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Endometriosis

Endometriosis - What it is

​Endometriosis is a painful condition where the tissue that normally lines your uterus grows outside the uterine cavity. This abnormal growth results in chronic inflammation and complications such as adhesions, pelvic pain, and subfertility. Endometriotic implants most commonly involve pelvic structures such as the ovaries, fallopian tubes and peritoneum, but can also spread to the intestines, urinary tract and structures outside the pelvic cavity. 

What is the prevalence of endometriosis?

Globally, it is estimated that 1 in 10 women are affected by this condition. It is more common in women with dysmenorrhea (painful periods) and subfertility. 

Endometriosis - Symptoms

Common signs and symptoms of endometriosis include
  • Painful periods (dysmenorrhea)
  • Pain during intercourse (dyspareunia)
  • Pain during urination or bowel movements
  • Bleeding between periods
  • Infertility
Other symptoms include lower back pain, fatigue, bloatedness, nausea and diarrhea especially just before or during your menstrual periods. 

Endometriosis - How to prevent?

Endometriosis - Causes and Risk Factors

​The main risk factor is a positive family history (having a family member affected by endometriosis).

Endometriosis - Diagnosis

​Your doctor will speak to you about the symptoms that you experience and also do a physical examination. This typically includes a pelvic exam to look for the presence of endometriotic cysts and/or evidence of scar tissue. An advanced ultrasound scan and/or MRI imaging may be ordered. In some cases, your doctor may recommend a diagnostic laparoscopy, which will allow direct visual inspection and biopsy of suspicious areas.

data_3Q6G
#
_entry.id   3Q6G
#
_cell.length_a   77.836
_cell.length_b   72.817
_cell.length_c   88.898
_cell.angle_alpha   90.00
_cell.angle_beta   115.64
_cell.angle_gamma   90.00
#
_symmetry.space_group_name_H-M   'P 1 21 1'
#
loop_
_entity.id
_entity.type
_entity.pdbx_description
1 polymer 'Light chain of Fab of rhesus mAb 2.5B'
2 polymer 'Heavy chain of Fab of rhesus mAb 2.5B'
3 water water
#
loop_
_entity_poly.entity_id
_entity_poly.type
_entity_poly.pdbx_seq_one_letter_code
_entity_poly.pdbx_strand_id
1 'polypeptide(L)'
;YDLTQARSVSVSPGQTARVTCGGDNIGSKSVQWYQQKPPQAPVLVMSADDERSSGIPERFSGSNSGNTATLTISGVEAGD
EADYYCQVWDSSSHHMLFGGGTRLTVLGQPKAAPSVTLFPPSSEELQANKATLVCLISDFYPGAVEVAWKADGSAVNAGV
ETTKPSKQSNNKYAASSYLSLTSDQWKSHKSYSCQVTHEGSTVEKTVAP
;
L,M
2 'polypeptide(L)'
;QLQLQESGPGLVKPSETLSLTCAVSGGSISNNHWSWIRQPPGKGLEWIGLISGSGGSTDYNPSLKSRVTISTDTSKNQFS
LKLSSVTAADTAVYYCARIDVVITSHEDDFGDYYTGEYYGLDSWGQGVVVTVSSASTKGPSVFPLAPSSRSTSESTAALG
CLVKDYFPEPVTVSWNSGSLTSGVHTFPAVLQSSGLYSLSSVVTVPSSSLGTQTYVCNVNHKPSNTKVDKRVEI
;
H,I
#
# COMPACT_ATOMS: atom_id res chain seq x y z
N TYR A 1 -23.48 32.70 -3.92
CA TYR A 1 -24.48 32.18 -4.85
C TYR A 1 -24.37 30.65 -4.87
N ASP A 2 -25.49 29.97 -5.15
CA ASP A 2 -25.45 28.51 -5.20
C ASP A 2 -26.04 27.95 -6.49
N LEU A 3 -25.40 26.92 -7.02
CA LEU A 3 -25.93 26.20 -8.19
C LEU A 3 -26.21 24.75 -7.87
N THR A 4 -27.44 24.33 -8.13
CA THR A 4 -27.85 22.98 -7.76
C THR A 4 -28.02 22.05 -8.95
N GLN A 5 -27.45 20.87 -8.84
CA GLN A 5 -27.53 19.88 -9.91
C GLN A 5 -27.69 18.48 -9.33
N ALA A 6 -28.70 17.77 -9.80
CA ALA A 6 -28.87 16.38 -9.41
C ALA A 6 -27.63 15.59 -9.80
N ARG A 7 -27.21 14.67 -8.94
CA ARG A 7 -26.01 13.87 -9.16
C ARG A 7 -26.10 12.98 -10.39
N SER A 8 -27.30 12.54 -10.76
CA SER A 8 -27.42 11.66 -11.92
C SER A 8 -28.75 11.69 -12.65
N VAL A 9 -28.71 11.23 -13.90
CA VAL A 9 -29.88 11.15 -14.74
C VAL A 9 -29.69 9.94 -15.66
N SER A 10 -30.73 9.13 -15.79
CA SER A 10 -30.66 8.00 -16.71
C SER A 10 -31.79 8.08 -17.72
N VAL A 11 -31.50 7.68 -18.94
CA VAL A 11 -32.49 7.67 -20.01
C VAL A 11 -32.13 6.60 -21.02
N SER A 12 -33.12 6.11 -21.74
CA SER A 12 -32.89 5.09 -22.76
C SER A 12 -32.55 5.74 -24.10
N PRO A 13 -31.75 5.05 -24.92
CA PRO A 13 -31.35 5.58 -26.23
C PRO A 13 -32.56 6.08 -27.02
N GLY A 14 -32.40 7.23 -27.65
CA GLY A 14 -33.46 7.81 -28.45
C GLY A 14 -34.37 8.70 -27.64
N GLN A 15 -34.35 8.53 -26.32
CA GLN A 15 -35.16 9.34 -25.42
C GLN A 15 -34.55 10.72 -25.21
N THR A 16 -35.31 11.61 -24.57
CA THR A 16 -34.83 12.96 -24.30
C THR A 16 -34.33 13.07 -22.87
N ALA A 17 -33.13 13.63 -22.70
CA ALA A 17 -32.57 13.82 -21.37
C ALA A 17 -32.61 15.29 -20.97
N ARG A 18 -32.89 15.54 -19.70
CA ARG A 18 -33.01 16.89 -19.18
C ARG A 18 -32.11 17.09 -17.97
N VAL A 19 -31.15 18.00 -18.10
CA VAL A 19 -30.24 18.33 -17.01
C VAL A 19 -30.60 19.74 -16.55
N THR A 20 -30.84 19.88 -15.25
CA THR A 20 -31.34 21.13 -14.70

Endometriosis - Treatments

The approach that you and your doctor choose will depend on factors such as the severity of your symptoms, the extent of the endometriotic deposits and whether you hope to become pregnant. 
Conservative management involves treatment of pain using analgesics such as nonsteroidal anti-inflammatory agents.  

Hormone treatment aims to slow down the growth and progression of endometriotic deposits. These include oral contraceptive pills and progestins such as dienogest. These medicines typically need to be taken long-term, as stopping them may lead to recurrence of symptoms. 
Surgery is often required in patients with significant pain and/or infertility, and allows for the excision of endometriotic cysts and deposits. It is typically performed laparoscopically, though traditional abdominal surgery may be performed for patients with more severe cases.  Medical treatment may be recommended by your doctor after surgery to prevent the growth of new areas of endometriosis. 
Robot-assisted laparoscopic surgery is available in Singapore General Hospital, along with traditional laparoscopy and abdominal surgery methods. Your doctor will be able to advise you on the approach most suitable for your condition. 

Endometriosis - Preparing for surgery

Endometriosis - Post-surgery care

Endometriosis - Other Information

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